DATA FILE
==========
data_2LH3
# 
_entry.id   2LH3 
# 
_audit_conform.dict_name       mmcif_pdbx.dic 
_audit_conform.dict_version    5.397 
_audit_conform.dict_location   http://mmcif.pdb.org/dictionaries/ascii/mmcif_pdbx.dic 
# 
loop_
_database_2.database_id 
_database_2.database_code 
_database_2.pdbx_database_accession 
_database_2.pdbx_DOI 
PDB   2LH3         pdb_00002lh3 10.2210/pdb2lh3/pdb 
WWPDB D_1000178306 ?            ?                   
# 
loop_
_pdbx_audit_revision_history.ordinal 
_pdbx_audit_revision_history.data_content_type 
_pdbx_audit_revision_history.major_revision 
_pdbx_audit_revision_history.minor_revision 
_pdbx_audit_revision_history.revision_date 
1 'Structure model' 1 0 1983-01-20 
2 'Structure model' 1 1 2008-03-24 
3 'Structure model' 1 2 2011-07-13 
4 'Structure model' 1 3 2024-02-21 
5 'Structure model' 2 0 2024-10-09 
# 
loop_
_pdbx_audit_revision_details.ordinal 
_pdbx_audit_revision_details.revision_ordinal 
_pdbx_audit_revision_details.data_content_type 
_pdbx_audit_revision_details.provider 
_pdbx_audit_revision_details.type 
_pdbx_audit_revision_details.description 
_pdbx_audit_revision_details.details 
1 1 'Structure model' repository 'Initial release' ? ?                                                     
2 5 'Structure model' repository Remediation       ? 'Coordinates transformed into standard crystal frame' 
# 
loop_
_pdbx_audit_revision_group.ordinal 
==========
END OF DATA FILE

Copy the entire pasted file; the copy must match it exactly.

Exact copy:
data_2LH3
# 
_entry.id   2LH3 
# 
_audit_conform.dict_name       mmcif_pdbx.dic 
_audit_conform.dict_version    5.397 
_audit_conform.dict_location   http://mmcif.pdb.org/dictionaries/ascii/mmcif_pdbx.dic 
# 
loop_
_database_2.database_id 
_database_2.database_code 
_database_2.pdbx_database_accession 
_database_2.pdbx_DOI 
PDB   2LH3         pdb_00002lh3 10.2210/pdb2lh3/pdb 
WWPDB D_1000178306 ?            ?                   
# 
loop_
_pdbx_audit_revision_history.ordinal 
_pdbx_audit_revision_history.data_content_type 
_pdbx_audit_revision_history.major_revision 
_pdbx_audit_revision_history.minor_revision 
_pdbx_audit_revision_history.revision_date 
1 'Structure model' 1 0 1983-01-20 
2 'Structure model' 1 1 2008-03-24 
3 'Structure model' 1 2 2011-07-13 
4 'Structure model' 1 3 2024-02-21 
5 'Structure model' 2 0 2024-10-09 
# 
loop_
_pdbx_audit_revision_details.ordinal 
_pdbx_audit_revision_details.revision_ordinal 
_pdbx_audit_revision_details.data_content_type 
_pdbx_audit_revision_details.provider 
_pdbx_audit_revision_details.type 
_pdbx_audit_revision_details.description 
_pdbx_audit_revision_details.details 
1 1 'Structure model' repository 'Initial release' ? ?                                                     
2 5 'Structure model' repository Remediation       ? 'Coordinates transformed into standard crystal frame' 
# 
loop_
_pdbx_audit_revision_group.ordinal 